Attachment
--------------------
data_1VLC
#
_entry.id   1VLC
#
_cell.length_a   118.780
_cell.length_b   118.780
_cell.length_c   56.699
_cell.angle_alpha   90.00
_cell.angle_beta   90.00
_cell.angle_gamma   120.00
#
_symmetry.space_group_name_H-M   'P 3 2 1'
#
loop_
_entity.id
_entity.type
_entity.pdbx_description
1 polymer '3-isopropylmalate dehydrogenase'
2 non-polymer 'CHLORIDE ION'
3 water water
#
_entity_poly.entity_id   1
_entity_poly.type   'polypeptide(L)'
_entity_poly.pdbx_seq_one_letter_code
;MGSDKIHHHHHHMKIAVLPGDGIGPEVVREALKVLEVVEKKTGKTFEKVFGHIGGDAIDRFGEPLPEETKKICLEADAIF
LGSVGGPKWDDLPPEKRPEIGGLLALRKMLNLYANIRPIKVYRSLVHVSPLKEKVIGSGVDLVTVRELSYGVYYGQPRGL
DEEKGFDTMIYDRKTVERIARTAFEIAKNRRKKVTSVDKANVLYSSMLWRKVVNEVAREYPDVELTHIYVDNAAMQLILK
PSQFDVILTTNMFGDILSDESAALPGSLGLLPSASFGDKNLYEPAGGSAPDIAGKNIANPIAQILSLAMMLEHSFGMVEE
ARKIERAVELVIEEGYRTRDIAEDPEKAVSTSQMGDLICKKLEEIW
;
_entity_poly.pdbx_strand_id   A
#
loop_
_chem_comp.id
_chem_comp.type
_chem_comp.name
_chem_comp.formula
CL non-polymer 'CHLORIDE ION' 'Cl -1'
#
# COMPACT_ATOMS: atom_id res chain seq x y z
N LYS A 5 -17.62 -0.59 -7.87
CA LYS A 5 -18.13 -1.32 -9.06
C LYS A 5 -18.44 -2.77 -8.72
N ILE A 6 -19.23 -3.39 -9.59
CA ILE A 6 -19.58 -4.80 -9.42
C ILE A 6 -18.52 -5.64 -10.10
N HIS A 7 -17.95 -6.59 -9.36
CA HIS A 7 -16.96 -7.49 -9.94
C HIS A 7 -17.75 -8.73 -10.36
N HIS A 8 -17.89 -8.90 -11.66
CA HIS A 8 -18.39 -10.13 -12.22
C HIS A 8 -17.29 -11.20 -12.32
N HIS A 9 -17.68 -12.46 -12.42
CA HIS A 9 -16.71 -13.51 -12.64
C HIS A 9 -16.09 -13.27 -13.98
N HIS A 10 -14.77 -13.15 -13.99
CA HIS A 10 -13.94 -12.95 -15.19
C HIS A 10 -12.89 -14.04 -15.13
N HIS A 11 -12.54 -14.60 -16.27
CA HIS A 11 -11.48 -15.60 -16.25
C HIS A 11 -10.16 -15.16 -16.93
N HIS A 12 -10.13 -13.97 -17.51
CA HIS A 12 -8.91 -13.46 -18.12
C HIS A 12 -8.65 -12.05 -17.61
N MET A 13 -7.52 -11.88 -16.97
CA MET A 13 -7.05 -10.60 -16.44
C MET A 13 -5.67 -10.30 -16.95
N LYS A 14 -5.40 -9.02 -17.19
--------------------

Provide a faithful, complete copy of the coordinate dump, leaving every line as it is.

data_1VLC
#
_entry.id   1VLC
#
_cell.length_a   118.780
_cell.length_b   118.780
_cell.length_c   56.699
_cell.angle_alpha   90.00
_cell.angle_beta   90.00
_cell.angle_gamma   120.00
#
_symmetry.space_group_name_H-M   'P 3 2 1'
#
loop_
_entity.id
_entity.type
_entity.pdbx_description
1 polymer '3-isopropylmalate dehydrogenase'
2 non-polymer 'CHLORIDE ION'
3 water water
#
_entity_poly.entity_id   1
_entity_poly.type   'polypeptide(L)'
_entity_poly.pdbx_seq_one_letter_code
;MGSDKIHHHHHHMKIAVLPGDGIGPEVVREALKVLEVVEKKTGKTFEKVFGHIGGDAIDRFGEPLPEETKKICLEADAIF
LGSVGGPKWDDLPPEKRPEIGGLLALRKMLNLYANIRPIKVYRSLVHVSPLKEKVIGSGVDLVTVRELSYGVYYGQPRGL
DEEKGFDTMIYDRKTVERIARTAFEIAKNRRKKVTSVDKANVLYSSMLWRKVVNEVAREYPDVELTHIYVDNAAMQLILK
PSQFDVILTTNMFGDILSDESAALPGSLGLLPSASFGDKNLYEPAGGSAPDIAGKNIANPIAQILSLAMMLEHSFGMVEE
ARKIERAVELVIEEGYRTRDIAEDPEKAVSTSQMGDLICKKLEEIW
;
_entity_poly.pdbx_strand_id   A
#
loop_
_chem_comp.id
_chem_comp.type
_chem_comp.name
_chem_comp.formula
CL non-polymer 'CHLORIDE ION' 'Cl -1'
#
# COMPACT_ATOMS: atom_id res chain seq x y z
N LYS A 5 -17.62 -0.59 -7.87
CA LYS A 5 -18.13 -1.32 -9.06
C LYS A 5 -18.44 -2.77 -8.72
N ILE A 6 -19.23 -3.39 -9.59
CA ILE A 6 -19.58 -4.80 -9.42
C ILE A 6 -18.52 -5.64 -10.10
N HIS A 7 -17.95 -6.59 -9.36
CA HIS A 7 -16.96 -7.49 -9.94
C HIS A 7 -17.75 -8.73 -10.36
N HIS A 8 -17.89 -8.90 -11.66
CA HIS A 8 -18.39 -10.13 -12.22
C HIS A 8 -17.29 -11.20 -12.32
N HIS A 9 -17.68 -12.46 -12.42
CA HIS A 9 -16.71 -13.51 -12.64
C HIS A 9 -16.09 -13.27 -13.98
N HIS A 10 -14.77 -13.15 -13.99
CA HIS A 10 -13.94 -12.95 -15.19
C HIS A 10 -12.89 -14.04 -15.13
N HIS A 11 -12.54 -14.60 -16.27
CA HIS A 11 -11.48 -15.60 -16.25
C HIS A 11 -10.16 -15.16 -16.93
N HIS A 12 -10.13 -13.97 -17.51
CA HIS A 12 -8.91 -13.46 -18.12
C HIS A 12 -8.65 -12.05 -17.61
N MET A 13 -7.52 -11.88 -16.97
CA MET A 13 -7.05 -10.60 -16.44
C MET A 13 -5.67 -10.30 -16.95
N LYS A 14 -5.40 -9.02 -17.19